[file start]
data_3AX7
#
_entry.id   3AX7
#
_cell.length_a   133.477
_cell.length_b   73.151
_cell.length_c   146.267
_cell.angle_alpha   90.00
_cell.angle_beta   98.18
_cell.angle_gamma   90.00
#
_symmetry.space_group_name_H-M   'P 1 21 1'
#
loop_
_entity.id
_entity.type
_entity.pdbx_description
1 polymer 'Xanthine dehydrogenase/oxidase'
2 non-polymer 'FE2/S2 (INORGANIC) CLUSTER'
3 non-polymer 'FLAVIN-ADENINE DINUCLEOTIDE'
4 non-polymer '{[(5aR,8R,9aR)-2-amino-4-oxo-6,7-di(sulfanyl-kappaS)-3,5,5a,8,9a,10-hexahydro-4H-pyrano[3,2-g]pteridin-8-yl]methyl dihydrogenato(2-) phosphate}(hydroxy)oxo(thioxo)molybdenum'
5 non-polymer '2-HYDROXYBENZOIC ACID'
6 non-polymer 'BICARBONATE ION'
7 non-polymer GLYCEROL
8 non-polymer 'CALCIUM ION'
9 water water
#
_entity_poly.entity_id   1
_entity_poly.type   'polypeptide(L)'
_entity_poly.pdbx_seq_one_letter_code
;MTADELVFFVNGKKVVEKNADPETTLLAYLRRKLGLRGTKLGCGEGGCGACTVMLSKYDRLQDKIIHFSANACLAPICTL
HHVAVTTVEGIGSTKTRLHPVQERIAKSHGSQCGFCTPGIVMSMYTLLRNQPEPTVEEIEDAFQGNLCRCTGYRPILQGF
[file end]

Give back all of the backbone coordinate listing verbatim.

data_3AX7
#
_entry.id   3AX7
#
_cell.length_a   133.477
_cell.length_b   73.151
_cell.length_c   146.267
_cell.angle_alpha   90.00
_cell.angle_beta   98.18
_cell.angle_gamma   90.00
#
_symmetry.space_group_name_H-M   'P 1 21 1'
#
loop_
_entity.id
_entity.type
_entity.pdbx_description
1 polymer 'Xanthine dehydrogenase/oxidase'
2 non-polymer 'FE2/S2 (INORGANIC) CLUSTER'
3 non-polymer 'FLAVIN-ADENINE DINUCLEOTIDE'
4 non-polymer '{[(5aR,8R,9aR)-2-amino-4-oxo-6,7-di(sulfanyl-kappaS)-3,5,5a,8,9a,10-hexahydro-4H-pyrano[3,2-g]pteridin-8-yl]methyl dihydrogenato(2-) phosphate}(hydroxy)oxo(thioxo)molybdenum'
5 non-polymer '2-HYDROXYBENZOIC ACID'
6 non-polymer 'BICARBONATE ION'
7 non-polymer GLYCEROL
8 non-polymer 'CALCIUM ION'
9 water water
#
_entity_poly.entity_id   1
_entity_poly.type   'polypeptide(L)'
_entity_poly.pdbx_seq_one_letter_code
;MTADELVFFVNGKKVVEKNADPETTLLAYLRRKLGLRGTKLGCGEGGCGACTVMLSKYDRLQDKIIHFSANACLAPICTL
HHVAVTTVEGIGSTKTRLHPVQERIAKSHGSQCGFCTPGIVMSMYTLLRNQPEPTVEEIEDAFQGNLCRCTGYRPILQGF